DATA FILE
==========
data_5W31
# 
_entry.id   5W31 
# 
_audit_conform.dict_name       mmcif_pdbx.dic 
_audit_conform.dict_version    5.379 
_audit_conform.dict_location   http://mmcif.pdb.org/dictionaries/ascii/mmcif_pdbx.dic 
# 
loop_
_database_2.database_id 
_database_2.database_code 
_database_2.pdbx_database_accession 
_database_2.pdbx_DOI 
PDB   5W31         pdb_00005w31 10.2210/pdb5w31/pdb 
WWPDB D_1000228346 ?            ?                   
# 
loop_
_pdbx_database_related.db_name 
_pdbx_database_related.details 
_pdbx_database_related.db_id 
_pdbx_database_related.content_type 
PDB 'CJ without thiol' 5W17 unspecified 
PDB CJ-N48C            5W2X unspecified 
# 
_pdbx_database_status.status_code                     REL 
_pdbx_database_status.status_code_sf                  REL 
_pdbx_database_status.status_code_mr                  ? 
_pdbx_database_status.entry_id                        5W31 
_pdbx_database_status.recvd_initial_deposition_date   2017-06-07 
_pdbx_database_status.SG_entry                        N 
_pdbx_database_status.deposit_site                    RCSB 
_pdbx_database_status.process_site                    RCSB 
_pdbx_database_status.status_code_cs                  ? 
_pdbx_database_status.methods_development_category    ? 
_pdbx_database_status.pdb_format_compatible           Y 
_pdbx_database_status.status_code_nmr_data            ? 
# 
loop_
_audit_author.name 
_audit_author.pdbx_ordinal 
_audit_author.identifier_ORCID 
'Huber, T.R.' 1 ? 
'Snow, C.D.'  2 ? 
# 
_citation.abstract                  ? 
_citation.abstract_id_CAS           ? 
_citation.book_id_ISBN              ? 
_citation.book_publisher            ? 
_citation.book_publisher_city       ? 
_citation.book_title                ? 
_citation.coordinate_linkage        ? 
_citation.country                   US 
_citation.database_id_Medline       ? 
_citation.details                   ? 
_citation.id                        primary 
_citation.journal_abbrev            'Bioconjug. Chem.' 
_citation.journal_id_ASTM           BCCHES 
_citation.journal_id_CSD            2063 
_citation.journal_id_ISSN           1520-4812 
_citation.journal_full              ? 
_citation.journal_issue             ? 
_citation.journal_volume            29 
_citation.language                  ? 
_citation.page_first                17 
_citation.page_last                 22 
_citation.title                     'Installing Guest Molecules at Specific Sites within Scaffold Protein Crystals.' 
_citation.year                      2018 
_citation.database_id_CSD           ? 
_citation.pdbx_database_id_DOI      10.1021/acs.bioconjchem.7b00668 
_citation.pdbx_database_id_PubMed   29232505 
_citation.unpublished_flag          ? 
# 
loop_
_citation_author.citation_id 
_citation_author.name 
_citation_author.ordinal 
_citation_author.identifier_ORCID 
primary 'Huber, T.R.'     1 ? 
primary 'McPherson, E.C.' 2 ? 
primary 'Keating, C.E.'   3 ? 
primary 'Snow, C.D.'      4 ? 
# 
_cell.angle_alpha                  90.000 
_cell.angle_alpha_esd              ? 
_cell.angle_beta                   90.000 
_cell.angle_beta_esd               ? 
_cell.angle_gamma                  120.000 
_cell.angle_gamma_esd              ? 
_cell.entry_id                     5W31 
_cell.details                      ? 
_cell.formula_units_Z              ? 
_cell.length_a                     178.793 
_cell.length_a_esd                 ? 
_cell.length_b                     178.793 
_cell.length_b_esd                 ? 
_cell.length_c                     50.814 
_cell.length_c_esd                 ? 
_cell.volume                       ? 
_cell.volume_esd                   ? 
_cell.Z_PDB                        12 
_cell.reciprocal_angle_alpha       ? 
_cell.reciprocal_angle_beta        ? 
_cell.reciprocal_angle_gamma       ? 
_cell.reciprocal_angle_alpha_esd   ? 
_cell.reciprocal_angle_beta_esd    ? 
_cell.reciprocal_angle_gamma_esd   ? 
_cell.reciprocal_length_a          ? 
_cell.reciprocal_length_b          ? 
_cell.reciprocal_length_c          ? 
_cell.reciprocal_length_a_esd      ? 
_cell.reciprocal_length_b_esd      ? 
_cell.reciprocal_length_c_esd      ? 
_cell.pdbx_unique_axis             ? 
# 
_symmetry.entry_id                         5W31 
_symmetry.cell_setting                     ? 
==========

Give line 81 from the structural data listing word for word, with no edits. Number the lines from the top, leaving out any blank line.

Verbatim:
primary 'Snow, C.D.'      4 ? 